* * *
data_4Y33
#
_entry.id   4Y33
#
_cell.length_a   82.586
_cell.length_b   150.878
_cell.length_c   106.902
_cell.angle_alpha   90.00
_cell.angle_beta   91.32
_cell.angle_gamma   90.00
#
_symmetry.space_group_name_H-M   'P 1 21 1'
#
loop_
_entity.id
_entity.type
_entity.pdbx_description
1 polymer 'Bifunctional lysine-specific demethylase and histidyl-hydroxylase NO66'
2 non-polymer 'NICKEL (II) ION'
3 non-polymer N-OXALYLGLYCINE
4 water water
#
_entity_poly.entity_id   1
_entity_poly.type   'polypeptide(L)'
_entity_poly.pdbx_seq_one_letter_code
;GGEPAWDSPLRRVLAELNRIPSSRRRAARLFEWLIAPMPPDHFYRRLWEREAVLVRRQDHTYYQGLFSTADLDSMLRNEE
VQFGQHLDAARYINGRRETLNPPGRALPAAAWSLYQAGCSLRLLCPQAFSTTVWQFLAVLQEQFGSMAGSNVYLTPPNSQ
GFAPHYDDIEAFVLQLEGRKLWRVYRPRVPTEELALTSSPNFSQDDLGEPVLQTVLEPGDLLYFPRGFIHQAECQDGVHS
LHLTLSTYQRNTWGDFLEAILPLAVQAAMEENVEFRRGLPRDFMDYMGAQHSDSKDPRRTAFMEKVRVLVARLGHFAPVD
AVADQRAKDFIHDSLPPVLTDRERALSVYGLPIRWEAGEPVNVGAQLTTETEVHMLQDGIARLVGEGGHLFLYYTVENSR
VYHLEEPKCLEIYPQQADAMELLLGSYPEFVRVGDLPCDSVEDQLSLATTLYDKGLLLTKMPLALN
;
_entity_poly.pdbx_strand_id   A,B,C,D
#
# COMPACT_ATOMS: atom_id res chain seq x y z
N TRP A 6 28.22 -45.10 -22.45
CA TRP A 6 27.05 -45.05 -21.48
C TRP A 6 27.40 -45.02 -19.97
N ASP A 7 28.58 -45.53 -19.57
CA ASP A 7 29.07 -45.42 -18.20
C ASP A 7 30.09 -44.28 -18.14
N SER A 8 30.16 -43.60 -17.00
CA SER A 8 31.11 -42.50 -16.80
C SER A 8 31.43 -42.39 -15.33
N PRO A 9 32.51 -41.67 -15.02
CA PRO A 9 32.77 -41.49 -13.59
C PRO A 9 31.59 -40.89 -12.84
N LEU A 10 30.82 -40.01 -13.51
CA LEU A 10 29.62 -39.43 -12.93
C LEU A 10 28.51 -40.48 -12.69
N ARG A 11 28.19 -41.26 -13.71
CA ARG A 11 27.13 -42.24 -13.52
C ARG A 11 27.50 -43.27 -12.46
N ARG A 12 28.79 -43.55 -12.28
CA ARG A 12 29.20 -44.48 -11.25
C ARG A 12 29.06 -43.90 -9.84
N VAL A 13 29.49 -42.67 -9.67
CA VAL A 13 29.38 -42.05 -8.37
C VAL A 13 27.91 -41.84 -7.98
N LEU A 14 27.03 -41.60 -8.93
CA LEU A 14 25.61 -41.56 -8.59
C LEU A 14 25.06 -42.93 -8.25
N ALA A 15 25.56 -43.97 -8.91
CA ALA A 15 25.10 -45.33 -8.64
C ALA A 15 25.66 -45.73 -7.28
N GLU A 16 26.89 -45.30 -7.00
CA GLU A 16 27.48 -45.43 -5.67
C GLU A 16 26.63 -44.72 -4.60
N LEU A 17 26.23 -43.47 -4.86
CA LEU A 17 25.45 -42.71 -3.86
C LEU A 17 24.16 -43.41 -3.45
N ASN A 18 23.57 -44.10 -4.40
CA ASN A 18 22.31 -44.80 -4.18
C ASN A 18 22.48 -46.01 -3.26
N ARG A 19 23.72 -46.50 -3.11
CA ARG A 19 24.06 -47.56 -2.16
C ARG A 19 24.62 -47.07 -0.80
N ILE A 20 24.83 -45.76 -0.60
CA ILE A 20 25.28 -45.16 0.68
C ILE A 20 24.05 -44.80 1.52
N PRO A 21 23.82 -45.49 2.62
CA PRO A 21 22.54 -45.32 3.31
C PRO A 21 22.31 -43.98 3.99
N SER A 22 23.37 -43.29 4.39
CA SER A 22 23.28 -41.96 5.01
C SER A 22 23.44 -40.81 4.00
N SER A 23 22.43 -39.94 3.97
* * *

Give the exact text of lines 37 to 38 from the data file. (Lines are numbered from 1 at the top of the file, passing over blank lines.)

CA TRP A 6 27.05 -45.05 -21.48
C TRP A 6 27.40 -45.02 -19.97